Naushabah Khan: We feel pride in our country so let’s use this to tackle Labour’s “Englishness problem”

    The reality of last year’s general election is that Labour’s failure to secure a victory in an England, suffering at the hands of UKIP, ultimately resulted in our defeat. As a parliamentary candidate in Rochester and Strood, for both the general election and by-election, caused by the defection of Mark Reckless to UKIP, I am all too aware of the public mood, that considered us out of touch with their lives and values. Both elections also revealed fascinating notions of nationalism, belonging and identity politics that as a […]

    Read more →
  • Comment Rachel Reeves: Queen’s Speech showed the typical Tory failure on pensions and infrastructure

    Rachel Reeves: Queen’s Speech showed the typical Tory failure on pensions and infrastructure

    Yesterday in Parliament we voted on the Government’s programme of legislation for the year ahead, as set out in the Queen’s Speech. The background to yesterday’s debate about its economic measures is the critical decision our country faces about its relationship with Europe. The evidence I have heard as a member of the Treasury Select Committee has left me more convinced than ever that a vote to leave would scupper any hopes and well-laid plans we might make for our […]

    Read more →
  • Featured News Corbyn puts campaigns at heart of Labour staff reshuffle

    Corbyn puts campaigns at heart of Labour staff reshuffle

    Jeremy Corbyn has carried out a shake-up of the way the Labour Party operates with a review of the party’s internal structure and a reshuffle of his backroom staff. As the leader approaches nine months in the job, Simon Fletcher, chief of staff, will move to a new role of Director of Campaigns and Planning. While some have seen this as readying the party for a possible post-referendum snap election, it is seen internally as filling a more long-term brief – covering areas such […]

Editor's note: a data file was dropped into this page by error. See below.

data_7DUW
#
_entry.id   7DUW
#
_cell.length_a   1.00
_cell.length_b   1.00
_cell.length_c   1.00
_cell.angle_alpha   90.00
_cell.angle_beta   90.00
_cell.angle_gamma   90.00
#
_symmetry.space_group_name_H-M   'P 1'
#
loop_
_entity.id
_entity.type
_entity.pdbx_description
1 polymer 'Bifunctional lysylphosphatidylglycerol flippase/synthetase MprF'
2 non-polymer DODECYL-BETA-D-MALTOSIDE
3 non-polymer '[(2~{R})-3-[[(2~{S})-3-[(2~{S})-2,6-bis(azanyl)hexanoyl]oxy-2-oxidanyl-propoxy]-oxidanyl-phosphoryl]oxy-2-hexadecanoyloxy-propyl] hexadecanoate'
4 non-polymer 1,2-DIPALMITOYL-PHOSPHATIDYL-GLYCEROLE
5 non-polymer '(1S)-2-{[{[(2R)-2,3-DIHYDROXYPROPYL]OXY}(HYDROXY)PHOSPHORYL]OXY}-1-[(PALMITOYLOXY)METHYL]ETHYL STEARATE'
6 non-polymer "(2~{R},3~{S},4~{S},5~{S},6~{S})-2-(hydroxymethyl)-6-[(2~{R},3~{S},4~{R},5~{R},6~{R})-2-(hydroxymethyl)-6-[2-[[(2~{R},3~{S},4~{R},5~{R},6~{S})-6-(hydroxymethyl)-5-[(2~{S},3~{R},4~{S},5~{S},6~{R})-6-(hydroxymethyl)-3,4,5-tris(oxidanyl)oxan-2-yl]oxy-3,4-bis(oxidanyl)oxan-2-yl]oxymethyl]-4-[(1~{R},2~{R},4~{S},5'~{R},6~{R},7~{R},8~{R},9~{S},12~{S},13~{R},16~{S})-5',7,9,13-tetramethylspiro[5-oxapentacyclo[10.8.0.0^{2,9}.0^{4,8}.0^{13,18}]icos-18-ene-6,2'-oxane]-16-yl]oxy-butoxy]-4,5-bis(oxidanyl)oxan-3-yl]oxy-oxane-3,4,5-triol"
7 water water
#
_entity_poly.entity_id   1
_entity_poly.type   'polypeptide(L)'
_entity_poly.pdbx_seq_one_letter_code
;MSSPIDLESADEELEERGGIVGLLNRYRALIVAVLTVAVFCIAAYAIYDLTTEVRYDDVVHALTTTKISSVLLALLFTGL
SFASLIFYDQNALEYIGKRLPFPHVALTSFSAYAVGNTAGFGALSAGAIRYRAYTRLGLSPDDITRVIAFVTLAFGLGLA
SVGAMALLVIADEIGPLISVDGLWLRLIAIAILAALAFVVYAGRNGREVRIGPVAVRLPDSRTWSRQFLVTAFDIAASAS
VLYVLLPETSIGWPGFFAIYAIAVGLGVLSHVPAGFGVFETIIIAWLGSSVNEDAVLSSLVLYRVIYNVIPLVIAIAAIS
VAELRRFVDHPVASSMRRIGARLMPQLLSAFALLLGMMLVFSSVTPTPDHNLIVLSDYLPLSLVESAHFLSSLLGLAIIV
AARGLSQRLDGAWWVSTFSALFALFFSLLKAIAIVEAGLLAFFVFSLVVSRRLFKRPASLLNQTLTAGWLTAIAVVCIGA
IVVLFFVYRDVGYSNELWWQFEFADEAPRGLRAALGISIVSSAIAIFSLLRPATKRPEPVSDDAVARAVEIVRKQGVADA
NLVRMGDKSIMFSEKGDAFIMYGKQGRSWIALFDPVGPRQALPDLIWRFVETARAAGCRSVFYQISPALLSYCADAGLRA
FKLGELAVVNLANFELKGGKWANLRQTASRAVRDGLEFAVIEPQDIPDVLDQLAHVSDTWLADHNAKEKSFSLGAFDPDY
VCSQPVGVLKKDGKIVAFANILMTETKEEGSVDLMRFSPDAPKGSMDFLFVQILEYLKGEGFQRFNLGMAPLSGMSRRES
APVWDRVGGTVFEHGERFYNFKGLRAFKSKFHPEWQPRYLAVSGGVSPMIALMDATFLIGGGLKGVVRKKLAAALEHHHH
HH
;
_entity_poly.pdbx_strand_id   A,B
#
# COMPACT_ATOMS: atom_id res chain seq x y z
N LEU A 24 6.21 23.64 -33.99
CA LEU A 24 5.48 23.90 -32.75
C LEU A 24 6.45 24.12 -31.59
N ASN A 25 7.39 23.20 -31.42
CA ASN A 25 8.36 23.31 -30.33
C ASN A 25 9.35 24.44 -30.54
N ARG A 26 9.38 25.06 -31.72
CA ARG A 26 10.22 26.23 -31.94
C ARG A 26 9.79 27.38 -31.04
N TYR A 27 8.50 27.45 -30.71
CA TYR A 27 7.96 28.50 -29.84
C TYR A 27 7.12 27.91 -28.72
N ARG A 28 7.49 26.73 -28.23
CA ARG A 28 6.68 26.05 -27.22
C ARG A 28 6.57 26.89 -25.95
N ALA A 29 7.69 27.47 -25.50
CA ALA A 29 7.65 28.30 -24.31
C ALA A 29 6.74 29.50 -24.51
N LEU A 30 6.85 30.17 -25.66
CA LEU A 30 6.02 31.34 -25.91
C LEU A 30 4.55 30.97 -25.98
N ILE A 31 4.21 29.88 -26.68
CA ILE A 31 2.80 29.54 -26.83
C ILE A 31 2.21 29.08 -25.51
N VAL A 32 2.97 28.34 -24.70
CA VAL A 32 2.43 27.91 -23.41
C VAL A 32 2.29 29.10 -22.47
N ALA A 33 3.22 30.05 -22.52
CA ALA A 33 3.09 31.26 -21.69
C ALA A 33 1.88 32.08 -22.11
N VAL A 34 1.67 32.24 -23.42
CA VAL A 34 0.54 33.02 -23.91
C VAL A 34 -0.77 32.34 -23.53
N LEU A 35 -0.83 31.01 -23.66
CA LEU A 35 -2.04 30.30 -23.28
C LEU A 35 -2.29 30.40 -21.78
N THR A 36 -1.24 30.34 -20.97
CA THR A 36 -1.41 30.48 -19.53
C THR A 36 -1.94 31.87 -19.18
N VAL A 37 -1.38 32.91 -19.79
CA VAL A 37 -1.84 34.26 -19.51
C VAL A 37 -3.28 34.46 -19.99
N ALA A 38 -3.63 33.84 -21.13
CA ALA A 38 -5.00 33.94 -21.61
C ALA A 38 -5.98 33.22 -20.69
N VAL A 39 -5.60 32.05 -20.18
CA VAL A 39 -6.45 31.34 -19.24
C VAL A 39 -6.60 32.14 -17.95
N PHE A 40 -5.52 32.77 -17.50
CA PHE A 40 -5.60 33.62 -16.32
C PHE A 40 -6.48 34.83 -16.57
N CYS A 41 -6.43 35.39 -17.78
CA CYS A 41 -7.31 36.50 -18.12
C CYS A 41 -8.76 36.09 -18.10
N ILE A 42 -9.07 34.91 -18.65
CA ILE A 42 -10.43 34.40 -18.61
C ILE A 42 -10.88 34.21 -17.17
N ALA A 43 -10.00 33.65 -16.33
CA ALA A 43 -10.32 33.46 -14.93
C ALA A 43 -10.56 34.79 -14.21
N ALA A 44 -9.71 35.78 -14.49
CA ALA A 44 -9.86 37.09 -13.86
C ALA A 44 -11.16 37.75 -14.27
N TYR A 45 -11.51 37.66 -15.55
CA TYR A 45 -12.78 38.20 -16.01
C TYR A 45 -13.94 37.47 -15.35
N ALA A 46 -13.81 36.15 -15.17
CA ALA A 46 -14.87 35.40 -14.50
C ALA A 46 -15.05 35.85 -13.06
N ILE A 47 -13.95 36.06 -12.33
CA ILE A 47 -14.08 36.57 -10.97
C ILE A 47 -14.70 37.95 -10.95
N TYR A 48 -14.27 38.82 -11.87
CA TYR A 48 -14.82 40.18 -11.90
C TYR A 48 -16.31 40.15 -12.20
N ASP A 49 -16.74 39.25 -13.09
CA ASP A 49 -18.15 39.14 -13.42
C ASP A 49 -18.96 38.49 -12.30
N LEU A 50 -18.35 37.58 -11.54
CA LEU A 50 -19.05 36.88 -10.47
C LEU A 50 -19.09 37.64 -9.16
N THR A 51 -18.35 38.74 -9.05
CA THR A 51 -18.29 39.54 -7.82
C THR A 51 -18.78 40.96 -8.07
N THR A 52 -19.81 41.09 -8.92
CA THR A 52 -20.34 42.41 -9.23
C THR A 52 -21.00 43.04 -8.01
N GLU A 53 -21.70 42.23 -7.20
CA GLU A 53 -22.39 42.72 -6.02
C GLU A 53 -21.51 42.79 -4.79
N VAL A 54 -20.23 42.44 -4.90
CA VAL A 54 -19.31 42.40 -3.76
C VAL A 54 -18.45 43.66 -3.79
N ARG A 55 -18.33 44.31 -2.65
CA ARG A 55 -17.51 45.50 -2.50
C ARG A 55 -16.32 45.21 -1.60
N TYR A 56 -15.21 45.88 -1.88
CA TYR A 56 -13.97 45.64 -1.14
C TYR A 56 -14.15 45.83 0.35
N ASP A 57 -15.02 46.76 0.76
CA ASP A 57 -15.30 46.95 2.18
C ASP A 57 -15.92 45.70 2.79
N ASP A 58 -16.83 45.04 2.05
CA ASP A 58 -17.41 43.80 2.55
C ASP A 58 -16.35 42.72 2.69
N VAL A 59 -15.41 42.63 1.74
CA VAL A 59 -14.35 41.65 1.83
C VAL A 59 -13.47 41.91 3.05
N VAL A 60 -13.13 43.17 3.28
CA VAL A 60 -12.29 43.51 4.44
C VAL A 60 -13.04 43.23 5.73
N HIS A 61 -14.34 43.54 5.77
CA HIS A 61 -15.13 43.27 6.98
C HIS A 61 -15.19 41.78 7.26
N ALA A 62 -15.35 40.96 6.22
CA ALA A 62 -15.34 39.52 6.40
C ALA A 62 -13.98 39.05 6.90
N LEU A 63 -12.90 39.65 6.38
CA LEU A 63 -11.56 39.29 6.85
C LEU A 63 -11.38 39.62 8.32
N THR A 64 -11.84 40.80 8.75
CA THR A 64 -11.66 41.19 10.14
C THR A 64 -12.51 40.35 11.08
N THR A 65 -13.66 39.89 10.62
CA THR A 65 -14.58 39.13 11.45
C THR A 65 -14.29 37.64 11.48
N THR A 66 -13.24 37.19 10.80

Read more →
  • Europe Featured News Corbyn and Miliband team up to warn of dangers of Brexit on climate change

    Corbyn and Miliband team up to warn of dangers of Brexit on climate change

    Jeremy Corbyn and Ed Miliband will hit the campaign trail together today as they champion the leadership the EU has shown on tackling climate change – and warn that a vote to leave would put recent progress “at risk”. It is the first public appearance that former leader Miliband has made with his successor, and comes in a week in which rumours circulated that Corbyn was trying to coax him back into the Shadow Cabinet. During last year’s leadership contest, Corbyn praised Miliband’s […]

    Read more →
  • Comment Europe Featured Chuka Umunna: Don’t take the polls for granted – we must defeat every argument from the desperate Leave campaign

    Chuka Umunna: Don’t take the polls for granted – we must defeat every argument from the desperate Leave campaign

    “Take Control” – that is the slogan of the faltering Vote Leave campaign.  I say “faltering” because they are by no means beaten. Any Labour supporter lulled by the current polls into thinking the Remain camp is on course to win need only cast their minds back to 10pm on Thursday 7 May 2015 – then, after a string of polls suggesting we were on the cusp of winning the last general election, we suffered a body blow and found […]

    Read more →
Share with your friends










Submit